The Hunger Games: Physical or Mind games?

26 Oct

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Most recently, I have become extremely fascinated and transfixed on a new book series, The Hunger Games. For most people, this could have been just any other book that they read, felt some emotion, and put down. I, however, saw the book as something extremely moving and became slightly obsessed with the idea of the hunger games as an event itself in the fictitious country of Panem in the story, but also in the message underlined in the story itself.

For those unfamiliar with the story, the Hunger Games (a novel written by Suzanne Collins) follows the main character, Katniss Everdeen, as she participates in a grueling contest, the Hunger Games. These games take place in a fictitious nation, Panem which consists of the wealthy Capitol and 12 poorer districts. As punishment for a rebellion against the Capitol in the past, from each district one boy and one girl are selected by annual lottery (Reaping) to participate in the Hunger Games. In these Games, the participants (tributes) must fight each other to death in an outdoor arena controlled by the Capitol, until one survivor remains. Much like the Olympics, each district roots for their tribute to win the whole thing in order to bring glory to their district.

As a psychology student however, I did notice some underlying themes in this book that directly related to things we learned in Psychology. For one, The Hunger Games is so interesting because it’s about psychological oppression. The Capitol uses many methods of psychological oppression, not just physical oppression. Being in the state of power, the officials from the capitol have used their power to their advantage to oppress its citizens.

The Hunger Games themselves are very much about human psychology. Not only does it numb the citizens of Panem to violence, but it makes people feel guilty about the dead children. The Districts are sending these children as sacrifices to save their own skins, that’s a real burden on one’s conscience. Guilty minds are less likely to rebel since they are blaming themselves rather than the Capitol. Moreover, the Hunger Games sets up a system where the Districts are opponents. No matter what, the fact is that someone in other Districts has killed someone from your District. That fact distances the Districts psychologically as well as physically, making cooperation unlikely in event of a rebellion.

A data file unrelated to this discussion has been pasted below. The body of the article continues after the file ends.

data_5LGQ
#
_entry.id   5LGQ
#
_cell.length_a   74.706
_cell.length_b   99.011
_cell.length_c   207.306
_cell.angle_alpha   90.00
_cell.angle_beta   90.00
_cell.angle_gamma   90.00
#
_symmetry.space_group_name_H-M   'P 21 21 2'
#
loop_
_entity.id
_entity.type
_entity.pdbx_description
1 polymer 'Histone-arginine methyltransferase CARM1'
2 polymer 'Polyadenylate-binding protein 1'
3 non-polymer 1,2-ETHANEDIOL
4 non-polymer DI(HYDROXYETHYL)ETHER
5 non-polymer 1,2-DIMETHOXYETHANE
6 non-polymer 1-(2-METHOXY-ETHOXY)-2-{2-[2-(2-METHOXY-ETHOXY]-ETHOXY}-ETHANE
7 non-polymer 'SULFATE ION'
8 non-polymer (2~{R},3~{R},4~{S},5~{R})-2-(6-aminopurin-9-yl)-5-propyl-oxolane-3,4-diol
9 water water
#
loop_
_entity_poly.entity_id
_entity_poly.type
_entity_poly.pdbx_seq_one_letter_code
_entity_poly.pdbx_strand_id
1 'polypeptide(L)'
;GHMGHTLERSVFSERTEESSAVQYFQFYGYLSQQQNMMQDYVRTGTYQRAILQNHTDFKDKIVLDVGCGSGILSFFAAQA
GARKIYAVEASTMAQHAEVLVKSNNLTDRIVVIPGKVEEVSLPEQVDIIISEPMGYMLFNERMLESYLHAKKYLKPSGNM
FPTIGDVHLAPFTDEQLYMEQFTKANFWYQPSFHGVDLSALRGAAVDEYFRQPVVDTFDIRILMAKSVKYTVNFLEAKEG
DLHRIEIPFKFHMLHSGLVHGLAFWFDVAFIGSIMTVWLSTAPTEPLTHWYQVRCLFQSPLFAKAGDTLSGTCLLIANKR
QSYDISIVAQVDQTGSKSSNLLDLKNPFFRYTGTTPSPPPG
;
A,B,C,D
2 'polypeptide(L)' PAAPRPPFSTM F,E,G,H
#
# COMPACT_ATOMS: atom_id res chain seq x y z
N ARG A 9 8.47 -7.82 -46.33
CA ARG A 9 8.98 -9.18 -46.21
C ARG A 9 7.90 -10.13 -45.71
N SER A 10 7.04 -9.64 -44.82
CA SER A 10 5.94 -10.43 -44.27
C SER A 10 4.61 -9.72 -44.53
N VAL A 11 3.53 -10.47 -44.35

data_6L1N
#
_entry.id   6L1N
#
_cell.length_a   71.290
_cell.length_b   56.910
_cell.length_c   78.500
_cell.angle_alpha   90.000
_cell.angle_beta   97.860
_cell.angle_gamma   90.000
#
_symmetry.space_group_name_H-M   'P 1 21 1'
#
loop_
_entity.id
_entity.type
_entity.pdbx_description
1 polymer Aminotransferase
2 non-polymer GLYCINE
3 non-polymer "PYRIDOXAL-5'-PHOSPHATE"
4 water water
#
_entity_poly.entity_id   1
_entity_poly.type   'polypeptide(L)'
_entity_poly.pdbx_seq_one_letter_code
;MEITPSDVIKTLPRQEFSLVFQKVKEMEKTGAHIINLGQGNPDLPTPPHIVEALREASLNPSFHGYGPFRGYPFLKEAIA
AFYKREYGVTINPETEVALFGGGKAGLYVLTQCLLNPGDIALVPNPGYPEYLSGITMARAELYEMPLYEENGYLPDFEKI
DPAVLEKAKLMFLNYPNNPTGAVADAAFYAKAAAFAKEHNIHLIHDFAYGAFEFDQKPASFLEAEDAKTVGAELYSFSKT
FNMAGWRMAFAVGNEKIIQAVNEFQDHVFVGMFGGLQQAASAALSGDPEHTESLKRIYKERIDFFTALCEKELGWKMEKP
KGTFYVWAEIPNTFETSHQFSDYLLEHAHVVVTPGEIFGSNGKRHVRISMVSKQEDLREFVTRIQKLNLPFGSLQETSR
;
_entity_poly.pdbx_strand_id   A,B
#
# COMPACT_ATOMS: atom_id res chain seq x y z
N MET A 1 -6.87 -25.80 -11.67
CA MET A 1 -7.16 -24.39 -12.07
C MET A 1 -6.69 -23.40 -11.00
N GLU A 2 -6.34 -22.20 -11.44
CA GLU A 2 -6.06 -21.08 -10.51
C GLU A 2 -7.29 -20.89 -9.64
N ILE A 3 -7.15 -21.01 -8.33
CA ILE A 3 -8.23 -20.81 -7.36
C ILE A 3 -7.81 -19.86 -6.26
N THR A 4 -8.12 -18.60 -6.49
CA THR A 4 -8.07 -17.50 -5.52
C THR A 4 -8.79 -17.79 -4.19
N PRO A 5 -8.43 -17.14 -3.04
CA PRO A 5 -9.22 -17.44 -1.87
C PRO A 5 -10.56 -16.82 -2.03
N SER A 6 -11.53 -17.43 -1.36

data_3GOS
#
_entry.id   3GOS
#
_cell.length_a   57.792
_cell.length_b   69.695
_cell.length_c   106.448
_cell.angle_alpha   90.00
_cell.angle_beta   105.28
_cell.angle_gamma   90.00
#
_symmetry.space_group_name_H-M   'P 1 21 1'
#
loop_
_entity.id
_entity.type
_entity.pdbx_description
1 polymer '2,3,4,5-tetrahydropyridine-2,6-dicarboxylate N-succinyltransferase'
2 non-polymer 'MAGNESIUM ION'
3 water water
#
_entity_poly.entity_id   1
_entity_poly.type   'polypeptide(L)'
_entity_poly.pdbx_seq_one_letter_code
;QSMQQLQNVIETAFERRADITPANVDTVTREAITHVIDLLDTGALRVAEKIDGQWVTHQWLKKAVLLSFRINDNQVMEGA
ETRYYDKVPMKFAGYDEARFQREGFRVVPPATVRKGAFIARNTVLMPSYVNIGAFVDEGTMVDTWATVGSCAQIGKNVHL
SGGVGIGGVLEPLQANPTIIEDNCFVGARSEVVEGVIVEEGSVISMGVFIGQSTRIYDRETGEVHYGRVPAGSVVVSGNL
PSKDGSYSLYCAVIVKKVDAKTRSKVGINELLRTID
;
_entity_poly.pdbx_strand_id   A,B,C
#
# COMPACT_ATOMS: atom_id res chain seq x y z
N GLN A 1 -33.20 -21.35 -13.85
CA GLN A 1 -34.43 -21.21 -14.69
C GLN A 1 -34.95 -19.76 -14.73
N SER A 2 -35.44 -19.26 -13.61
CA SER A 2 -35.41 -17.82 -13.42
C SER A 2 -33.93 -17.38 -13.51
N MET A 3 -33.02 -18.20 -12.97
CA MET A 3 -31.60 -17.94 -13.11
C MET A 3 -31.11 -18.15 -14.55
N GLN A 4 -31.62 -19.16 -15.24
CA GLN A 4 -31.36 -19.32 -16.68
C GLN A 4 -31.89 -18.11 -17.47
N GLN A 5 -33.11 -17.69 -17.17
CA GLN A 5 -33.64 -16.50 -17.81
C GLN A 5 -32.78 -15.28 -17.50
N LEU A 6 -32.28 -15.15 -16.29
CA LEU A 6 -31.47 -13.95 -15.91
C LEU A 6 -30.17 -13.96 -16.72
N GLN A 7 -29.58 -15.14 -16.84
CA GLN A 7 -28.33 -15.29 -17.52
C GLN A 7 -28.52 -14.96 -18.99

Other themes in the story may include reciprocity and friendships. In the Hunger Games, Katniss forms an alliance with Rue, a young female tribute from District 11, an expert in finding hiding places and medicinal plants.  In return, Katniss, a bow-and-arrow specialist, provides food and security. We see that basically there is a theme of you scratch my back, I scratch yours. Another reason why this alliance was so moving was because Rue was a 12 year old girl, the same age as Katniss’s younger sister who was originally picked at the reaping as the female tribute for the 74th Hunger Games. Katniss, at this moment, was acting as mother to Prim, when their own mother spiraled into a horrible depression after her husband died in a coal mining accident. When Prim’s name was called at the reaping, in a natural instinct to protect her younger sister, Katniss volunteers to take her sister’s place. Many times in the book, Katniss likens Rue to her very own sister Prim which is why, Katniss decided to ally with Rue. When Rue dies through the hands of another tribute, Katniss is extremely hurt and pained at this and goes into a stage of emotional distraught for both not being able to save Rue and also for killing the tribute who killed Rue.

Katniss protection of Rue (the District 11 tribute) has not gone unnoticed, she has developed a good reputation in the game. When Katniss is about to get killed, she is saved by the boy tribute from District 11 when he finds out that she had been nice to Rue. Watching the Games on television the people of District 11 reward Katniss by sending her a gift. We see that the Power of reputation is a very powerful tool that can be used.

Lastly, there is a strong fight versus flight theme. The story shows that there are different survival strategies. The physically imposing boy tributes from District 1 and 2 choose to engage in physical fights, which serves them well against weaker opponents but there are risks of injuries too. The younger and physically weaker tributes choose to flee and stay hidden. Or, alternatively, they form coalitions and seek out friendships. This is the tend-and-befriend strategy, which in the end gives Katniss the edge in survival.

(c) Ezra Sumbillo

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